Friday, April 08, 2011

Now is the Time for the Church to Deal with the Ravages Caused by Divorce

As mentioned on this blog before, the New Testament indicates two circumstances under which divorce is legitimate:
  • When one of the partners has been engaged in an adulterous relationship
  • When one of the partners has spiritually abandoned the other
Otherwise, marriage, the covenant into which one woman and one man enter with God and one another for life is to be inviolable. In fact, the marriage partnership and the commitments of husbands and wives to the marriages are to be so strong, that even if either of the twin tragedies mentioned above happen, God will help the couple who "come to themselves" and prayerfully commit themselves to re-establishing the bonds of lifetime marriage.

For too long, we in mainline denominations and others in the evangelical wings of the Church have either winked at or simply accepted divorce. In doing so, we abandon a major teaching of Jesus and of the Bible about the utter sanctity of marriage. Our lukewarm discussion of the issue has given divorce a legitimacy which the Founder of the Church, Jesus Christ Himself, hasn't given authorized.

Our divergence from the will of God also undercuts our credibility when we tell couples that premarital sexual intimacy and homosexuality are also contrary to God's will as revealed in both Old and New Testaments.

But marriage and the tragic consequences of divorce are the issue that someone named David French deals with in this article, called Social Justice Begins at Home. A sampling:

For more than three decades, the American Christian Church has participated fully and completely in the institution of no-fault divorce. Sacred bonds formed before God -- bonds that take two to form and two to live -- can be severed at the whim of one. Even worse, they're often severed even when Christian spouses are living fully immersed in the church culture. I've been in "accountability groups" that offer more empathy than accountability. I've seen counselors become puppet-masters for their emotionally vulnerable clients, marching them out of marriages the counselor subjectively views as dysfunctional. And I've read fashionable Christian bestsellers that offer such sweeping indictments of "judgment" in the church that they blur the distinction between judgment and mere reading comprehension.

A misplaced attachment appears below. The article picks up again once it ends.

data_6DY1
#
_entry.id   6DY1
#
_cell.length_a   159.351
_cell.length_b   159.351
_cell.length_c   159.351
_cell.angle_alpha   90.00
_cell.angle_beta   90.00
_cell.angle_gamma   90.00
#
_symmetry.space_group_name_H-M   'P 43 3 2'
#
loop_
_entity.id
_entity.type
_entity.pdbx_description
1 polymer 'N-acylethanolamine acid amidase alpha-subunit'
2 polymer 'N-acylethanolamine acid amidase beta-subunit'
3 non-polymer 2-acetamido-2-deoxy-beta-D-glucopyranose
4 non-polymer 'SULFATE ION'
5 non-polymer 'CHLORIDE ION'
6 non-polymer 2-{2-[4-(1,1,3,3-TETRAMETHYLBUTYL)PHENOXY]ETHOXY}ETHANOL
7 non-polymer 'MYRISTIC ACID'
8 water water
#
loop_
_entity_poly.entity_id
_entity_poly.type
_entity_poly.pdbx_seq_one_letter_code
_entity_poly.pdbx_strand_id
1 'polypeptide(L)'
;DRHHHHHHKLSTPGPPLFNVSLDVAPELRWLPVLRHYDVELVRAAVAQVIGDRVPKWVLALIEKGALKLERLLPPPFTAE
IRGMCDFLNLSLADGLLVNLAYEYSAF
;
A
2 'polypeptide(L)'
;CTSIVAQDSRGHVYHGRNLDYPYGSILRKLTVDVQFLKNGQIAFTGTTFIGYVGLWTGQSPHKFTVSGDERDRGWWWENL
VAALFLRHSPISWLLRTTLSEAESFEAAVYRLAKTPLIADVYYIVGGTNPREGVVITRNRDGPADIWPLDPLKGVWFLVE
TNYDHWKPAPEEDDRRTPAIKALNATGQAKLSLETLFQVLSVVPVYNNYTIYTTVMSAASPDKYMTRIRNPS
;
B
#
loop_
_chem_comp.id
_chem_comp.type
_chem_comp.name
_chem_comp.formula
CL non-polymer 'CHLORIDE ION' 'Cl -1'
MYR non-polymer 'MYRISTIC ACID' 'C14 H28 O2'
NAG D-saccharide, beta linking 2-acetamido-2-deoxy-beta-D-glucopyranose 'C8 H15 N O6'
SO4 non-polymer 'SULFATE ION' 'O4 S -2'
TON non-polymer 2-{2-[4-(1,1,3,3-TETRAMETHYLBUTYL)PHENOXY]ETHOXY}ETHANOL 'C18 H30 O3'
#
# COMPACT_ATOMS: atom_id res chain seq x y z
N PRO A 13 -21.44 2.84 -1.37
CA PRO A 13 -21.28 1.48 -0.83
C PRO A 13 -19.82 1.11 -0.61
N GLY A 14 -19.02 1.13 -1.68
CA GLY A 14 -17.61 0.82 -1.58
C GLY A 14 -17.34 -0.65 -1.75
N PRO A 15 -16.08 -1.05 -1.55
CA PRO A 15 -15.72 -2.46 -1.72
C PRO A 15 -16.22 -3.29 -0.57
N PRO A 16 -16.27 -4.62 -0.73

After all, it was God who said He hates divorce. It's His word that limits divorce to very narrow and explicit circumstances.

And yet, sadly, when Christians make this point (even lovingly and with full acknowledgment of our fallen natures), when they merely echo God's condemnation of a practice that we know -- beyond a shadow of a doubt -- takes a fearful toll on children's lives, they often face pure vitriol in response.

We're told to mind our own business, that we don't understand the complexities of the situation, that we can't possibly want the husband or wife to face the "hell" of life with their spouse.

But aren't we otherwise very eager to proclaim truth when lives are being destroyed? Does anyone doubt the evils of drug addiction despite the complexities of its origin? Don't we intervene dramatically to save friends who are alcoholics or addicts? We certainly and rightly condemn racism, knowing its horrific toll on our culture and on the individual human heart. But aren't the roots of racism also complex? Is it really the case that within every racist is the beating heart of pure evil?
I know nothing about David French except that my Presbyterian blogging colleague, John Schroeder, recommended French's piece. I recommend it too.

We all know that there are tragic circumstances under which divorce may be the only option for a spouse who no longer has a partner who will fulfill the marriage vows. Social inequalities and lack of opportunities befall the spouses and children of divorce.

Divorce should be counseled or pursued only with fear and trembling. And, during and after the process, even the violated party must come to terms with what sins they may have brought to the marriage that contributed to its demise. Real repentance and renewal must happen.

Long before marriages reach the point of divorce though, we in the Church need to offer help, from lay and clergy ranks alike, that will make divorce rare and something committed Christian spouses will work to avoid with every fiber of their beings!

The fact is that the God we know in Jesus Christ does not like divorce. He hates divorce, in fact. He likes the marriage of one man to one woman for life. Pray that God will help us to discover this important truth and why the security and well-being of children are among many very good reasons for married couples who have children to find the God-given and guts to make their marriages work.

No comments: